July 2nd, 2014 ~ Vol. 84 No. 26
RCMP report for offences in the Pass
Crowsnest Pass Herald Front Page
stock photo
Crownest Pass R.C.M.P. Station
Pass Herald Reporter
The RCMP has revealed data on criminal code offences in the Crowsnest Pass, which show that personal crimes increased 30 per cent between 2006 and 2013.
These offences include aggravated assault, sexual assault, threats and robbery.
The data, which was presented at a council meeting on Tuesday, also indicates property crimes decreased 36 per cent. Total criminal code offences decreased 15 per cent during the same time period.
At a council meeting on June 24, Insp. Glenn de Goeij of the Operations Strategy Branch RCMP “K” Division Headquarters argued that the data shows the community is safer than it was eight years ago.
“Any crime is too much crime,” said de Goeij. “[But] If you’ve ever been asked if the Crowsnest Pass is a safe area, you can say it is 100 per cent.”
The increase in personal crimes could be explained by changes in the application of the law or on how charges are laid and dealt with, especially in the area of domestic violence. There was a time when these crimes might not have been investigated thoroughly, ventured de Goeij.
“A 30 per cent increase is not unrealistic, we’ve seen many locations where the increase is closer to 100 per cent,” he said of data on personal crimes. “And I can tell you, this is a healthy picture compared to many locations in the province of Alberta.”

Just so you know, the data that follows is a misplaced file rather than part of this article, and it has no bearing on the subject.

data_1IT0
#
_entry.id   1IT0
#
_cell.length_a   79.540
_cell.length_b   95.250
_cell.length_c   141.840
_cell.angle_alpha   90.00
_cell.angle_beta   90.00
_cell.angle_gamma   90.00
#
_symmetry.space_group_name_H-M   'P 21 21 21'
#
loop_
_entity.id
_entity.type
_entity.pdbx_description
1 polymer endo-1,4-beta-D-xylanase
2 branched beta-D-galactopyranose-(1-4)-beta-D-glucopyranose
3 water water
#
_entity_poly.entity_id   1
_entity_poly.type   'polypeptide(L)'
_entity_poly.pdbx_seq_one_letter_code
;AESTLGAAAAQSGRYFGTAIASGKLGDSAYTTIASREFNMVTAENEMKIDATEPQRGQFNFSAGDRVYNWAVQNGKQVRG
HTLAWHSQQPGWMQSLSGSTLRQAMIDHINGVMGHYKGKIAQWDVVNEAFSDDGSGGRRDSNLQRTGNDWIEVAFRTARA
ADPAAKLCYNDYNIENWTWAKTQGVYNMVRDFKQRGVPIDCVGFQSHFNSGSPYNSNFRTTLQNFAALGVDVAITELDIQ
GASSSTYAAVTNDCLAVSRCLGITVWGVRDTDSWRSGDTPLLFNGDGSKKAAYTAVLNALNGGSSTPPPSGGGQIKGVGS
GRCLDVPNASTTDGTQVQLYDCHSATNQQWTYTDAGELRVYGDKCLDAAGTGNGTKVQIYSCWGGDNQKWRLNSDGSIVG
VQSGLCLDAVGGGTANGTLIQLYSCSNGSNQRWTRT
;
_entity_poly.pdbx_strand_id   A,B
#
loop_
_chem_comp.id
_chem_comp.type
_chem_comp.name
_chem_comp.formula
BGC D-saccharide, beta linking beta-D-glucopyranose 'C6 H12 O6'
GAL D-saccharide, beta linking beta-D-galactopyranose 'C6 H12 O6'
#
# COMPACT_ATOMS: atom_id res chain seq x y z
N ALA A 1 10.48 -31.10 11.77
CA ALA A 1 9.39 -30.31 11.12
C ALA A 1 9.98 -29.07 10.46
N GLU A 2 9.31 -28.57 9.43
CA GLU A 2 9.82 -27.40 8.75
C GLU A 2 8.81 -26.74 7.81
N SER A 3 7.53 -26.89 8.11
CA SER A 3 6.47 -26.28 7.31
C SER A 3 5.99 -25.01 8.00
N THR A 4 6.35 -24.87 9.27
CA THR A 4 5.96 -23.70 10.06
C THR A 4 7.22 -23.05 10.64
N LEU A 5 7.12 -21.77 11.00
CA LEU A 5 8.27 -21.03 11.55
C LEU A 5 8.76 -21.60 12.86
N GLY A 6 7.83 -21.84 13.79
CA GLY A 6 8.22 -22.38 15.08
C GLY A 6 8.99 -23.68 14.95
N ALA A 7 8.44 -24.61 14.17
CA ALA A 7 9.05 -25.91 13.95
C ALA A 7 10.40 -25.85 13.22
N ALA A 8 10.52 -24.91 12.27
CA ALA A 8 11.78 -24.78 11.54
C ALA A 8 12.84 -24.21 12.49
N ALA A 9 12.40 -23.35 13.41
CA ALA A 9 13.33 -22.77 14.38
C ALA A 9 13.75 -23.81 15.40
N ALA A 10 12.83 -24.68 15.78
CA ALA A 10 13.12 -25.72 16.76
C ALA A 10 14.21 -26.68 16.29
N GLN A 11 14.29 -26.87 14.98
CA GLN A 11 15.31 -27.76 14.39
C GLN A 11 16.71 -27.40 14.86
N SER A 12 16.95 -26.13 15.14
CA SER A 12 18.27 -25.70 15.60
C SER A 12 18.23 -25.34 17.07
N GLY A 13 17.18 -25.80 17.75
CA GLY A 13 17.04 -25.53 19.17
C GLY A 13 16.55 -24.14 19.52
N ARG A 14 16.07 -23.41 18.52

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There were a total of 657 criminal code offences in 2006 and 557 in 2013.
Last year, there were a total of 140 personal crimes, 276 property crimes and 141 other crimes.
The clearance rate, or the proportion of reported offences that have been solved by the police has consistently hovered around 50 per cent since 2006.
“For an incident to be considered solved or cleared, an accused person must be identified and there must be sufficient evidence to lay or recommend a charge,” said the data.
In 2013, the majority of calls for service – or about 13 per cent of total calls for service – were for moving traffic violations such as speeding and erratic driving.
The next most common calls for service were for traffic collisions, followed by false alarms, fake/abandoned 911 calls, mischief, assistance to other agencies, lost and found items, suspicious persons/vehicle/property calls and assistance to the general public.
Perhaps unsurprisingly, about 25 per cent of a Crowsnest Pass RCMP officer’s 2013 estimated workload was spent investigating traffic collisions, other moving traffic violations and violations regarding the impaired operation (by alcohol) of vehicles.
Forty-three communities in Alberta have RCMP Municipal Police Service Agreements (MPSAs), said Gloria Ohrt, executive director of the Law Enforcement and Oversight Branch.
The agreements outline the cost sharing agreements between municipalities and the province.
Ohrt said that if any one of the towns in the Crowsnest Pass were to exceed a population of 5,000, the province would provide funding assistance for policing.
Alberta’s Provincial Police Services employ about 1600 RCMP members. The 2014 budget, which is just under $250,000 million, provides funding for the hiring of another 40 RCMP members.
The Crowsnest Pass detachment employs nine members; a commanding sergeant, a corporal and seven constables.
July 2nd ~ Vol. 84 No. 26
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